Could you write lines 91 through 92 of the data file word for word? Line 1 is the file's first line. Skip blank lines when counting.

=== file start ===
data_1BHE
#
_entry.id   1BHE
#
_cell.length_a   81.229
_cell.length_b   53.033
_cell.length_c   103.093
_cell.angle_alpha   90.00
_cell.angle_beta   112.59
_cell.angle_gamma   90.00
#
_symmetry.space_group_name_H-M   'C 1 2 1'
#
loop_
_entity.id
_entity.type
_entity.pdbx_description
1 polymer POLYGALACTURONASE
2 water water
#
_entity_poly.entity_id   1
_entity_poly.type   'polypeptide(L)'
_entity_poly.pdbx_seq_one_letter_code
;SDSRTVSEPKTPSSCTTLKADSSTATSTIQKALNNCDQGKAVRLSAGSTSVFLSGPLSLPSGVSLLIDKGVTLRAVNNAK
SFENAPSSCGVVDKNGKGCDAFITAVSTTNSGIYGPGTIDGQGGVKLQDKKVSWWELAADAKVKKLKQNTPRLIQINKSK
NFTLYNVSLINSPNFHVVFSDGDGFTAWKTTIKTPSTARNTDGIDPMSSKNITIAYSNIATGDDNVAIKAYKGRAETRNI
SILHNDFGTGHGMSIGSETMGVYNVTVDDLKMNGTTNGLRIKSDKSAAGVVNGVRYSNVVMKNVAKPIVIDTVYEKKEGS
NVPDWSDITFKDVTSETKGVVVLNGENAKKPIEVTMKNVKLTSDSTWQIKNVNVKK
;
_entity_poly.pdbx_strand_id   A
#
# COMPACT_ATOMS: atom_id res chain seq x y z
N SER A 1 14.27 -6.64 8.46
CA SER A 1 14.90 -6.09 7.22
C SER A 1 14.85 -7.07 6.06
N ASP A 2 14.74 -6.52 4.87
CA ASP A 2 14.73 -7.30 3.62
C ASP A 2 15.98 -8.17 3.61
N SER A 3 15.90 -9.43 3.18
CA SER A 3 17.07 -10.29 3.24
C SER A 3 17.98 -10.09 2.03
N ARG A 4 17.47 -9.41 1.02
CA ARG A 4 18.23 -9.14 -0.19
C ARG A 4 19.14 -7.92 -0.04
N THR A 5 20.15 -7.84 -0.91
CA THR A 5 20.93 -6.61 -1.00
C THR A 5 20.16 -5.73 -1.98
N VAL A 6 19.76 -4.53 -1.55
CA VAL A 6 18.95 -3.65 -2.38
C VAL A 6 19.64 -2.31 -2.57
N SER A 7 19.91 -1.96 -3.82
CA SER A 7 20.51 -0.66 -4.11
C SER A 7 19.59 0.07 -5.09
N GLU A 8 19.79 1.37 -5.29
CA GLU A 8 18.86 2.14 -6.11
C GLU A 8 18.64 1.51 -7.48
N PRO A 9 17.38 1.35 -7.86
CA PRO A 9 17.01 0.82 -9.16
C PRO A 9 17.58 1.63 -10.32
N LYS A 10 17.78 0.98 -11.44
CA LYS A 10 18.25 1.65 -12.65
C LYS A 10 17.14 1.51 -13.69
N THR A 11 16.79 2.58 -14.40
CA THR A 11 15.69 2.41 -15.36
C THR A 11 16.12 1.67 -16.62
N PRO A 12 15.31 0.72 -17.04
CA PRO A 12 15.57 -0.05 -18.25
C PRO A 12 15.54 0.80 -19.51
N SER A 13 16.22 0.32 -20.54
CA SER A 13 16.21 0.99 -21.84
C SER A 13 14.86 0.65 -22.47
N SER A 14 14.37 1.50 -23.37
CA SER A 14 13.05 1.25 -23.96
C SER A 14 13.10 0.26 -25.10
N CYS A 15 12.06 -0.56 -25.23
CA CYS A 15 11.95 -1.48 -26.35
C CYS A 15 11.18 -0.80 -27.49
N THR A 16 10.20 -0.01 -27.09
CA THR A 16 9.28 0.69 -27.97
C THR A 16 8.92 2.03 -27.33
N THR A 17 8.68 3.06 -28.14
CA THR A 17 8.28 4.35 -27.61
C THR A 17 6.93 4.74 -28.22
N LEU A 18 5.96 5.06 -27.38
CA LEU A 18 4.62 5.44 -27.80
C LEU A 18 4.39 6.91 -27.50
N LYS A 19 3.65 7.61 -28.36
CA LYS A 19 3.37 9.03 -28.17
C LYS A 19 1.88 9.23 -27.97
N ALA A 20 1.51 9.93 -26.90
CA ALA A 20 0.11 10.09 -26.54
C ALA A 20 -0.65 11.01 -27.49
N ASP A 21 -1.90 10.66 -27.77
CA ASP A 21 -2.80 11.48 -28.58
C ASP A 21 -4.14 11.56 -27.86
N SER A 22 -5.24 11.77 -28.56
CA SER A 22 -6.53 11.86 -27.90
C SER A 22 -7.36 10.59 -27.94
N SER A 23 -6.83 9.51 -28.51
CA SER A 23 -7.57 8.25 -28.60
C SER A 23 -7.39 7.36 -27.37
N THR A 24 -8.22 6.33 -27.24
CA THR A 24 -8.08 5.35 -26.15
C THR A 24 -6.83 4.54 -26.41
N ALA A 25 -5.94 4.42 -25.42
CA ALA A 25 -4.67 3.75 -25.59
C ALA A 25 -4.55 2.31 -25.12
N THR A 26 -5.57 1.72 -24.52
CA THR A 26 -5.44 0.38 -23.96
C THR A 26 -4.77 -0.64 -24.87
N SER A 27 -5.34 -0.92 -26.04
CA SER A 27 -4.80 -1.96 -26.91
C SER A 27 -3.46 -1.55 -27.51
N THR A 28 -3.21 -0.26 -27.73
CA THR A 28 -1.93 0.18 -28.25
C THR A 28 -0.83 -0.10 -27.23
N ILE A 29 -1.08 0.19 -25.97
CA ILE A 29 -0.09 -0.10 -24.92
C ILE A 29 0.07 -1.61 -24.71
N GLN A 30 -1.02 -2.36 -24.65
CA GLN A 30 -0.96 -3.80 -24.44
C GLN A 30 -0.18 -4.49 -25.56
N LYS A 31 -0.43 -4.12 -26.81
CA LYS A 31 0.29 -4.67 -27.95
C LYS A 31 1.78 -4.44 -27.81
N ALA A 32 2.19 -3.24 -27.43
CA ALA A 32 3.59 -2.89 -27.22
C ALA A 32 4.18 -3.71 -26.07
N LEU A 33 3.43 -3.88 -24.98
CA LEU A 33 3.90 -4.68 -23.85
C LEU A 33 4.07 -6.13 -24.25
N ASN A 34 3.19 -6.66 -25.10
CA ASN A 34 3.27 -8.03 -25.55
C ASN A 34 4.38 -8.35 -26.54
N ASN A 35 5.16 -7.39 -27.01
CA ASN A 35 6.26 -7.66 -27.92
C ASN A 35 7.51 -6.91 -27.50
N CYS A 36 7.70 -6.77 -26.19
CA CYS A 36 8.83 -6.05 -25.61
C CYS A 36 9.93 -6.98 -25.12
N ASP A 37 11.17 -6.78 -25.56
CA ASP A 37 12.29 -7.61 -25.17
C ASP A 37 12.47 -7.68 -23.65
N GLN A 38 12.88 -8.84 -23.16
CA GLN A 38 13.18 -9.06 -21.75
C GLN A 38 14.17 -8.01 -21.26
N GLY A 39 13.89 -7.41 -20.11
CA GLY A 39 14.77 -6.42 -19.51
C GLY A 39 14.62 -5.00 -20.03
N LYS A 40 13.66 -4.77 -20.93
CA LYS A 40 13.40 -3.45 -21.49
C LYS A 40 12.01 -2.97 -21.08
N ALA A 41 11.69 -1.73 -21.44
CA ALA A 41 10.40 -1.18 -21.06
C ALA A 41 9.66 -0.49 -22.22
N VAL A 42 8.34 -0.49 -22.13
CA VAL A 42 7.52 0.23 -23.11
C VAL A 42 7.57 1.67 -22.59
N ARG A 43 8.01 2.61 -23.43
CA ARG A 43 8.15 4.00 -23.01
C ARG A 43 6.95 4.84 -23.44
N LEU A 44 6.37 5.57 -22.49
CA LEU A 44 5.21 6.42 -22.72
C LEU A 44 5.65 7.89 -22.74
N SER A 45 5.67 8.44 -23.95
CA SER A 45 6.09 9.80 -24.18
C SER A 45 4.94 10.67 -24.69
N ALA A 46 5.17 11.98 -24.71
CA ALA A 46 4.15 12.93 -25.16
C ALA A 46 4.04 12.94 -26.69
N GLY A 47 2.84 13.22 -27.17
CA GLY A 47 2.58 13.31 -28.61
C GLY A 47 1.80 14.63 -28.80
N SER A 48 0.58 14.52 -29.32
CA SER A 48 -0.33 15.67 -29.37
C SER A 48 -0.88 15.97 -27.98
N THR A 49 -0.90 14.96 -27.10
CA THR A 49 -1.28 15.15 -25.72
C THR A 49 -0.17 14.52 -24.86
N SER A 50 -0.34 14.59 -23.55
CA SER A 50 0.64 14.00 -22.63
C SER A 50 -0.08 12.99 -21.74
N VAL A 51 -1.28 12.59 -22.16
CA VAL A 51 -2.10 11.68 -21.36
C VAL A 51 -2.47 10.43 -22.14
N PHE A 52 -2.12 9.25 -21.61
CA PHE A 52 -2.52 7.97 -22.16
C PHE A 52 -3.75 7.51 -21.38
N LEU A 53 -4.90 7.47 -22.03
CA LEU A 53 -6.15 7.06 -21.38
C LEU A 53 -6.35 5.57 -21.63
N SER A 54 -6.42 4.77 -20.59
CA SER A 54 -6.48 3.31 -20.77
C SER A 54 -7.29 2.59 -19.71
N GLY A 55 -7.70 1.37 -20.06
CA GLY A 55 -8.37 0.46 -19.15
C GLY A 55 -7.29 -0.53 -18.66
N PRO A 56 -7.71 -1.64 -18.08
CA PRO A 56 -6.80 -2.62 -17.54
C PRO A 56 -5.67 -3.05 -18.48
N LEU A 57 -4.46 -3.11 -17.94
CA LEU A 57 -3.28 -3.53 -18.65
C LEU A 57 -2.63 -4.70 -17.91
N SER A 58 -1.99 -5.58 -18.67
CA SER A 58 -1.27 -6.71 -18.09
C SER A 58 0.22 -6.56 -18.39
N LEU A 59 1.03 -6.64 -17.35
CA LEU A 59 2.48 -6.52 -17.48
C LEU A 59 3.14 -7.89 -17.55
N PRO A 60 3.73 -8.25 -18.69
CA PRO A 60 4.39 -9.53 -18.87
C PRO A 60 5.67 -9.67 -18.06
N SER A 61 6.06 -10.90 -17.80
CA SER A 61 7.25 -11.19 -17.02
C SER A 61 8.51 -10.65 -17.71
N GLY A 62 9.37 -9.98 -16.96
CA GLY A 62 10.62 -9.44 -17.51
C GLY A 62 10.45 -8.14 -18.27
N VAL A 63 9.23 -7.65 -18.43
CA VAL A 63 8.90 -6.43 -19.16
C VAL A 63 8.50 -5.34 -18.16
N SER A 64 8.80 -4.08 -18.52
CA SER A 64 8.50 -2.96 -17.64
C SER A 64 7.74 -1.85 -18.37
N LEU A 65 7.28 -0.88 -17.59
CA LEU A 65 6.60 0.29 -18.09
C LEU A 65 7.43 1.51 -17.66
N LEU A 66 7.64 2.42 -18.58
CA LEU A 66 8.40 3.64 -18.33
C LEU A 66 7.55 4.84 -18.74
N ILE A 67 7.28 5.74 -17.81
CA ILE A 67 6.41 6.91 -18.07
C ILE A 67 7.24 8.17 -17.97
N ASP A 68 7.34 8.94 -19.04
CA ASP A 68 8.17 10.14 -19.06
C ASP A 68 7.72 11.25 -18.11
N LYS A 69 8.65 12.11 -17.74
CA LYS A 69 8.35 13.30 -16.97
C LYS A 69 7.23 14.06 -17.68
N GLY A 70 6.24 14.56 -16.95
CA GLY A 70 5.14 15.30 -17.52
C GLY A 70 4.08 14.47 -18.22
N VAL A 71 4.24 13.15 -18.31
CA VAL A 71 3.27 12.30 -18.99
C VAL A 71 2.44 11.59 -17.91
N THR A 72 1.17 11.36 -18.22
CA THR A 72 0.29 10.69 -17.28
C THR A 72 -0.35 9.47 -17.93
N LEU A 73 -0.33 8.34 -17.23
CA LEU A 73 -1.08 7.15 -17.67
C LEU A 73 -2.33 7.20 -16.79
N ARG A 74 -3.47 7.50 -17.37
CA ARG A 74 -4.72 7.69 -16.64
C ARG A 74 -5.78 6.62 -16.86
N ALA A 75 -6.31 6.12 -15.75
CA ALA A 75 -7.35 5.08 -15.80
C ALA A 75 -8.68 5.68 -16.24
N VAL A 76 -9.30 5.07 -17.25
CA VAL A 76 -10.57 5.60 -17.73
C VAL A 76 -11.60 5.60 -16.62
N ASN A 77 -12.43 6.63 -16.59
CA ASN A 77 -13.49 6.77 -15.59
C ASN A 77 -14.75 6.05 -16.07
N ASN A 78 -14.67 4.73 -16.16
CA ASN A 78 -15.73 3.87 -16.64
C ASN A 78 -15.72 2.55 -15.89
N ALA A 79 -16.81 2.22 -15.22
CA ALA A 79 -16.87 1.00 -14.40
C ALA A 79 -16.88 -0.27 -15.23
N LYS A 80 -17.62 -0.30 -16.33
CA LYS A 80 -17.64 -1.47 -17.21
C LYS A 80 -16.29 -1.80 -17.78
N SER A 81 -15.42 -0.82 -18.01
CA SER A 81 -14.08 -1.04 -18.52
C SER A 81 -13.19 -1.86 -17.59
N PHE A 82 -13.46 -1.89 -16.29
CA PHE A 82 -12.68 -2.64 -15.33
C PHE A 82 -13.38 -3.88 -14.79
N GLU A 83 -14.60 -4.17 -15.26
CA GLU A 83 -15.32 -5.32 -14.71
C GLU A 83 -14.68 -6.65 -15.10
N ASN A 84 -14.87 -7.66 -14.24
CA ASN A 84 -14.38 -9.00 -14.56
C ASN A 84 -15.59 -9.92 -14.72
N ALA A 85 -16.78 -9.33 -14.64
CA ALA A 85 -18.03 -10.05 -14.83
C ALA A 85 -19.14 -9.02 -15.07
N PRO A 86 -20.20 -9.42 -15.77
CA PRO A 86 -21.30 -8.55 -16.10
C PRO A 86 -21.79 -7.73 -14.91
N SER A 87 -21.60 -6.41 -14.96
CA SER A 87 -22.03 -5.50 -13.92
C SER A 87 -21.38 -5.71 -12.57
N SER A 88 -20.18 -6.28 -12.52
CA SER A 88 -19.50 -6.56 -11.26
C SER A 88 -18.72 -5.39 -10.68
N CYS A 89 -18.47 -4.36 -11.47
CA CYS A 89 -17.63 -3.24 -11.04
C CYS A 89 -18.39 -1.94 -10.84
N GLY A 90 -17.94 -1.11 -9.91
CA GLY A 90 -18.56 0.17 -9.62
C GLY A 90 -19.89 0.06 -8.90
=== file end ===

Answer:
CA ALA A 20 0.11 10.09 -26.54
C ALA A 20 -0.65 11.01 -27.49